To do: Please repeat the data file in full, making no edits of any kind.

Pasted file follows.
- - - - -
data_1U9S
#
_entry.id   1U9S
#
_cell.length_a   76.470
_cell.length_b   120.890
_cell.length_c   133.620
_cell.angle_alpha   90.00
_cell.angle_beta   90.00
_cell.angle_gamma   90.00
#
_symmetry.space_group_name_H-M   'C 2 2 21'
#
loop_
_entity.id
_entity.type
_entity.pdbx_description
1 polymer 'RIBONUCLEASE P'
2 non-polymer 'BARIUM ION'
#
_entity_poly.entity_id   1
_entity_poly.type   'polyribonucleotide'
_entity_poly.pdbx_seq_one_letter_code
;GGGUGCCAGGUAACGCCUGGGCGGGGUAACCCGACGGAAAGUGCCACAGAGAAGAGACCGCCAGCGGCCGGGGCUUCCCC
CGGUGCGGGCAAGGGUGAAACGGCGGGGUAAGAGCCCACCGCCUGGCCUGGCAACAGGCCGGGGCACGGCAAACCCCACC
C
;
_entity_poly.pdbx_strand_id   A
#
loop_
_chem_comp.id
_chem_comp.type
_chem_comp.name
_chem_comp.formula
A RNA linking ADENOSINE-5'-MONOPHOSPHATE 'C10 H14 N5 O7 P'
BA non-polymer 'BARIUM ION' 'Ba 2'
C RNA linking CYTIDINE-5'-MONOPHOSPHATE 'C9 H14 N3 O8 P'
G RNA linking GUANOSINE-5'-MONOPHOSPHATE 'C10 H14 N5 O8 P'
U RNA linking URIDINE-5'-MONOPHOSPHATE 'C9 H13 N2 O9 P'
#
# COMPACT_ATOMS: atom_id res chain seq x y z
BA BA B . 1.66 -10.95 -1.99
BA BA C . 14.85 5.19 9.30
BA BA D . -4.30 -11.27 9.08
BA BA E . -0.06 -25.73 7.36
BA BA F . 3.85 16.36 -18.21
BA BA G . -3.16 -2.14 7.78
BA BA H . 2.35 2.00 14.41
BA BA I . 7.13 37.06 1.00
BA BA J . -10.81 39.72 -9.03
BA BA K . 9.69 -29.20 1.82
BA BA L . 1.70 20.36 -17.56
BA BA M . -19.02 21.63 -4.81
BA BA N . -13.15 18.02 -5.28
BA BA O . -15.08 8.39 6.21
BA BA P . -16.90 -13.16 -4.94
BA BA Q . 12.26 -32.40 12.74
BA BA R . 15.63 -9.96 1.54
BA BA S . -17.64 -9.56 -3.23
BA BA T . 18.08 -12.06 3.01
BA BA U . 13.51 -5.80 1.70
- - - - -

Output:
data_1U9S
#
_entry.id   1U9S
#
_cell.length_a   76.470
_cell.length_b   120.890
_cell.length_c   133.620
_cell.angle_alpha   90.00
_cell.angle_beta   90.00
_cell.angle_gamma   90.00
#
_symmetry.space_group_name_H-M   'C 2 2 21'
#
loop_
_entity.id
_entity.type
_entity.pdbx_description
1 polymer 'RIBONUCLEASE P'
2 non-polymer 'BARIUM ION'
#
_entity_poly.entity_id   1
_entity_poly.type   'polyribonucleotide'
_entity_poly.pdbx_seq_one_letter_code
;GGGUGCCAGGUAACGCCUGGGCGGGGUAACCCGACGGAAAGUGCCACAGAGAAGAGACCGCCAGCGGCCGGGGCUUCCCC
CGGUGCGGGCAAGGGUGAAACGGCGGGGUAAGAGCCCACCGCCUGGCCUGGCAACAGGCCGGGGCACGGCAAACCCCACC
C
;
_entity_poly.pdbx_strand_id   A
#
loop_
_chem_comp.id
_chem_comp.type
_chem_comp.name
_chem_comp.formula
A RNA linking ADENOSINE-5'-MONOPHOSPHATE 'C10 H14 N5 O7 P'
BA non-polymer 'BARIUM ION' 'Ba 2'
C RNA linking CYTIDINE-5'-MONOPHOSPHATE 'C9 H14 N3 O8 P'
G RNA linking GUANOSINE-5'-MONOPHOSPHATE 'C10 H14 N5 O8 P'
U RNA linking URIDINE-5'-MONOPHOSPHATE 'C9 H13 N2 O9 P'
#
# COMPACT_ATOMS: atom_id res chain seq x y z
BA BA B . 1.66 -10.95 -1.99
BA BA C . 14.85 5.19 9.30
BA BA D . -4.30 -11.27 9.08
BA BA E . -0.06 -25.73 7.36
BA BA F . 3.85 16.36 -18.21
BA BA G . -3.16 -2.14 7.78
BA BA H . 2.35 2.00 14.41
BA BA I . 7.13 37.06 1.00
BA BA J . -10.81 39.72 -9.03
BA BA K . 9.69 -29.20 1.82
BA BA L . 1.70 20.36 -17.56
BA BA M . -19.02 21.63 -4.81
BA BA N . -13.15 18.02 -5.28
BA BA O . -15.08 8.39 6.21
BA BA P . -16.90 -13.16 -4.94
BA BA Q . 12.26 -32.40 12.74
BA BA R . 15.63 -9.96 1.54
BA BA S . -17.64 -9.56 -3.23
BA BA T . 18.08 -12.06 3.01
BA BA U . 13.51 -5.80 1.70